I consider myself a seasoned, knowledgeable NFL fan. Although far from being an expert, I pretty much “get” offensive and defensive strategy. When it comes to Special Teams, they may as well be speaking Portuguese, because I’m clueless.
Sure, I get the basics. Great kickers and punters are important, as are returners and long-snappers and gunners on punt coverage, but the rest of it? It’s a casserole of nonsense.
Out of position
In the crushing playoff loss to San Francisco in January, a mostly forgotten play was a blocked field goal late in the first half. According to reporting at the time, Tyler Lancaster missed the key block.
Wait, what? Who missed that block? You can’t mean Tyler Lancaster, an over-sized nose tackle whose main job is to occupy offensive lineman and clog rushing lanes. That’s the guy who is supposed to stop a safety or linebacker who is much smaller and quicker than him knifing toward the kick spot. When 300-pound defensive lineman are key blockers on a point scoring play is when I admit, again, I don’t “get” special teams.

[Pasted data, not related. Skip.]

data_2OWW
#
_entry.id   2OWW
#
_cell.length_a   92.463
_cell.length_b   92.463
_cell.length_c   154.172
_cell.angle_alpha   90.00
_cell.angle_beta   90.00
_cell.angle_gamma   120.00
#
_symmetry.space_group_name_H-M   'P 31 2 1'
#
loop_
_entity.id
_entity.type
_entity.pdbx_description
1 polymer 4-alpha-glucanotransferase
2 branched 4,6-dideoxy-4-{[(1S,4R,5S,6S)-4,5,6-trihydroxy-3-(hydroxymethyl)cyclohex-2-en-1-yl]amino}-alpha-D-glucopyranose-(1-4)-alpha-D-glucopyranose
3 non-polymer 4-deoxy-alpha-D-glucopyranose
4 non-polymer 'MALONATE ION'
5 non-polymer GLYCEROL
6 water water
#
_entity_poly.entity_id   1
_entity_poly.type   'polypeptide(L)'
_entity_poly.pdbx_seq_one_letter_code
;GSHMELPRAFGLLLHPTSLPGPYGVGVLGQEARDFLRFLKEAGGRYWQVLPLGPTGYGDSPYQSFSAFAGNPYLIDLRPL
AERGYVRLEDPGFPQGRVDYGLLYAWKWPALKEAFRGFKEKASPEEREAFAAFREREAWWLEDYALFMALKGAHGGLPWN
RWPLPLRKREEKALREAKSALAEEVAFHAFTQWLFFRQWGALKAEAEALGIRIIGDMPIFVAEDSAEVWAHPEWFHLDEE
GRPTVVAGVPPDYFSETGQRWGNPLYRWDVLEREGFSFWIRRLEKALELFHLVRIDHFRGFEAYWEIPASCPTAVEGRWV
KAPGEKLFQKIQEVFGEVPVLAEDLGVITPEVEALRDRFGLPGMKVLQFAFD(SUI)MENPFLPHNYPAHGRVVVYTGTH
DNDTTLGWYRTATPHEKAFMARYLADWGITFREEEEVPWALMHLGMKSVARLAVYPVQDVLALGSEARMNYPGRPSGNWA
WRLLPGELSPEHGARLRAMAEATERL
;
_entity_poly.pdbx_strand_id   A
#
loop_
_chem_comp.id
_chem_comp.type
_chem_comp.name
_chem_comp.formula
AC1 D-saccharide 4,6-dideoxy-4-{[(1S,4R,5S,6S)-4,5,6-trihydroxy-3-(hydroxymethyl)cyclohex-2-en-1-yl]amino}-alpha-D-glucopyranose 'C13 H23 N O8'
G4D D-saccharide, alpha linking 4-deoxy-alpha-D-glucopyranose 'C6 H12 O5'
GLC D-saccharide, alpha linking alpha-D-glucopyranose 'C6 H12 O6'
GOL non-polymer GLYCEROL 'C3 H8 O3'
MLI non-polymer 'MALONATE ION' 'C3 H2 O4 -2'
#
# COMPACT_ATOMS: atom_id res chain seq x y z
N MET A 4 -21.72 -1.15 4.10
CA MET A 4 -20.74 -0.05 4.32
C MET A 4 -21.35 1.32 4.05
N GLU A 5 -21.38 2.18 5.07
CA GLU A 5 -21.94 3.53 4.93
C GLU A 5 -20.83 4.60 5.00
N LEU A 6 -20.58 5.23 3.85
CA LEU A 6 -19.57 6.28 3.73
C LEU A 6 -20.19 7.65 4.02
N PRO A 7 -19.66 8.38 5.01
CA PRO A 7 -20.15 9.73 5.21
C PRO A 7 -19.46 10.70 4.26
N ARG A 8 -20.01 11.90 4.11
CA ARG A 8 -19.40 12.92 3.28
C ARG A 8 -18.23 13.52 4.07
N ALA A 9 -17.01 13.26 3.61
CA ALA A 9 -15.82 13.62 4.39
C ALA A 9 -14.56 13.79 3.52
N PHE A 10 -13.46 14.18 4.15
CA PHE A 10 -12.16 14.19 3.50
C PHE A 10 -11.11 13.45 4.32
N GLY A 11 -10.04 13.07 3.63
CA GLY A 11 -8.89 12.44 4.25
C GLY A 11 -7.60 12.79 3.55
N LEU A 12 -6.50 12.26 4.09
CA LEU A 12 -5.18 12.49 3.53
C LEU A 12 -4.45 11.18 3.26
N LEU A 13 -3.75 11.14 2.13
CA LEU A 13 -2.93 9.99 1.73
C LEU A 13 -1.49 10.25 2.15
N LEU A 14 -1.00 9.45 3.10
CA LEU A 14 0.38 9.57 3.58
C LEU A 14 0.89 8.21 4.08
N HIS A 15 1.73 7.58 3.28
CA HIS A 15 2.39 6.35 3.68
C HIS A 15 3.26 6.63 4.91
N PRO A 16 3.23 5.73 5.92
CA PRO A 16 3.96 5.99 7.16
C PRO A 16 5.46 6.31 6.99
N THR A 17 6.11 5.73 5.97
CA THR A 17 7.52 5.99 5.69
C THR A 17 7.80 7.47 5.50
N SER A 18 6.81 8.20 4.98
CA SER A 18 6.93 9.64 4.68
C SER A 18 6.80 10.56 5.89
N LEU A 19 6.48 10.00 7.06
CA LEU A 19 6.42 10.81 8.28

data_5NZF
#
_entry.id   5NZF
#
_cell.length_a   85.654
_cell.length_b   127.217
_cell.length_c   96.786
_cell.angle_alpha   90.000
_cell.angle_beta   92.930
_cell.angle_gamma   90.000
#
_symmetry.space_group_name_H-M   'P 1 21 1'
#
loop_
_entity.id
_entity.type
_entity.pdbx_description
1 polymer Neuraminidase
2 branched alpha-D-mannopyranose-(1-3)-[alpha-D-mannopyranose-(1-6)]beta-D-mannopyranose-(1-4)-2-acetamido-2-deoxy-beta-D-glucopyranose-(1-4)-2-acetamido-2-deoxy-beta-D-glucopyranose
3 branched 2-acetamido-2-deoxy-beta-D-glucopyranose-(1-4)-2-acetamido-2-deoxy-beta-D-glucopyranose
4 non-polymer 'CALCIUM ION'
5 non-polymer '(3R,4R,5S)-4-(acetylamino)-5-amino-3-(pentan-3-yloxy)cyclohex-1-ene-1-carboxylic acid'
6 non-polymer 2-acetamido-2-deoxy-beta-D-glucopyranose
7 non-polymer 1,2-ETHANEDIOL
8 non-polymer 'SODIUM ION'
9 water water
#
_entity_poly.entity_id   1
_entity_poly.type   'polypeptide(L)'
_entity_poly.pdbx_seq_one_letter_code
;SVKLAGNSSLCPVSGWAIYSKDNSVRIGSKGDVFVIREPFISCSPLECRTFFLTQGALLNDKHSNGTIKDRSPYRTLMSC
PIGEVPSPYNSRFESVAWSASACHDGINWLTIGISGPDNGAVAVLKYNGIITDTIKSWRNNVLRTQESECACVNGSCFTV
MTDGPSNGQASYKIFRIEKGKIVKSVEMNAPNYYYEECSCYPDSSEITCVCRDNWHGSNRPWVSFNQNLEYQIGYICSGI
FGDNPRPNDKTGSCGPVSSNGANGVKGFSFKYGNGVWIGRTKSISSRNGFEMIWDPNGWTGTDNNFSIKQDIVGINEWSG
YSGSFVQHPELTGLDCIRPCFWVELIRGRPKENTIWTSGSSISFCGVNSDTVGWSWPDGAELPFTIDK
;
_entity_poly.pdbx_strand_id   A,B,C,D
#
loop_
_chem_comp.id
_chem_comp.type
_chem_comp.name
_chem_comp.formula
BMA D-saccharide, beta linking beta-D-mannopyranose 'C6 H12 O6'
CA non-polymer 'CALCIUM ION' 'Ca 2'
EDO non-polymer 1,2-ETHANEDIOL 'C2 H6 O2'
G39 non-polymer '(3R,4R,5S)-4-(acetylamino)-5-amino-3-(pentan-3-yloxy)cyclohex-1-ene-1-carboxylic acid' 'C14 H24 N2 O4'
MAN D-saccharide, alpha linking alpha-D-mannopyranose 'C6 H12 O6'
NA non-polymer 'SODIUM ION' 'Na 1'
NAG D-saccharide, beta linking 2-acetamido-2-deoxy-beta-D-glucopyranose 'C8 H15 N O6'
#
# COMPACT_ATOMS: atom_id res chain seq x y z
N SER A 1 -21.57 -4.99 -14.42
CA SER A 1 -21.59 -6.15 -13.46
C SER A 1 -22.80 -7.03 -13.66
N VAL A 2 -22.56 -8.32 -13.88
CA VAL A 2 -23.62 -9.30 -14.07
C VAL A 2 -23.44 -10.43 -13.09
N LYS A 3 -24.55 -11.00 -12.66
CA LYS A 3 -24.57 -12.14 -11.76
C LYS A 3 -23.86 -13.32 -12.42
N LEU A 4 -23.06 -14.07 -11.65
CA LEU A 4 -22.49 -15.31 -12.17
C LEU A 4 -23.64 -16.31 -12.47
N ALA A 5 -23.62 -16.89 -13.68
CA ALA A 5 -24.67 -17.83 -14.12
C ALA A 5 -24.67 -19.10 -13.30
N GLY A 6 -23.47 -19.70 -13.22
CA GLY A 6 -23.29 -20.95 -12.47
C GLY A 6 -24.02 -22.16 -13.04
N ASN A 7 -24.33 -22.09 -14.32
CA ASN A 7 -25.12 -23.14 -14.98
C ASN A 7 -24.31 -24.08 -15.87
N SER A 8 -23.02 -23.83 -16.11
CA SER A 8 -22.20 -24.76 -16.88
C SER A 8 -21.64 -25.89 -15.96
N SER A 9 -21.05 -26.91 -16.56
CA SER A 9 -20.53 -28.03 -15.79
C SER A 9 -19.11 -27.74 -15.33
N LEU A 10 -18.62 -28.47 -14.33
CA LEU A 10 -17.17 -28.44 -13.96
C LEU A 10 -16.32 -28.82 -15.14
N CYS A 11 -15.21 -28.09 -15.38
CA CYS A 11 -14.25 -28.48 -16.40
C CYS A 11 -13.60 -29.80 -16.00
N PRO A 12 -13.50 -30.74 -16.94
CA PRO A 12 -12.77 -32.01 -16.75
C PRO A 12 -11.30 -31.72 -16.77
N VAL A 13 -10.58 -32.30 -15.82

Speaking of special team’s mysteries, how come some shrewd player or coach hasn’t figured out you could create a “twofer” roster spot by having a backup offensive lineman, tight end or some other positional player who could long snap. Yet no one does it. Special team’s mysteries abound.
The new special?
So, is Rich Bisaccia a genius, or just another “guy” in a long line of forgettable Packer Special Teams coaches? Will Rudy Ford, Dallin Leavitt or Keisean Nixon make a real difference? Or, are we chasing fool’s gold again? We don’t need greatness on special teams. We need kick coverage and protection units good enough to not cost us games.
We’ll start to find out on Sunday. If you really want to know, “have we fixed our special teams?” the real answers may not be known until the tundra gets close to frozen.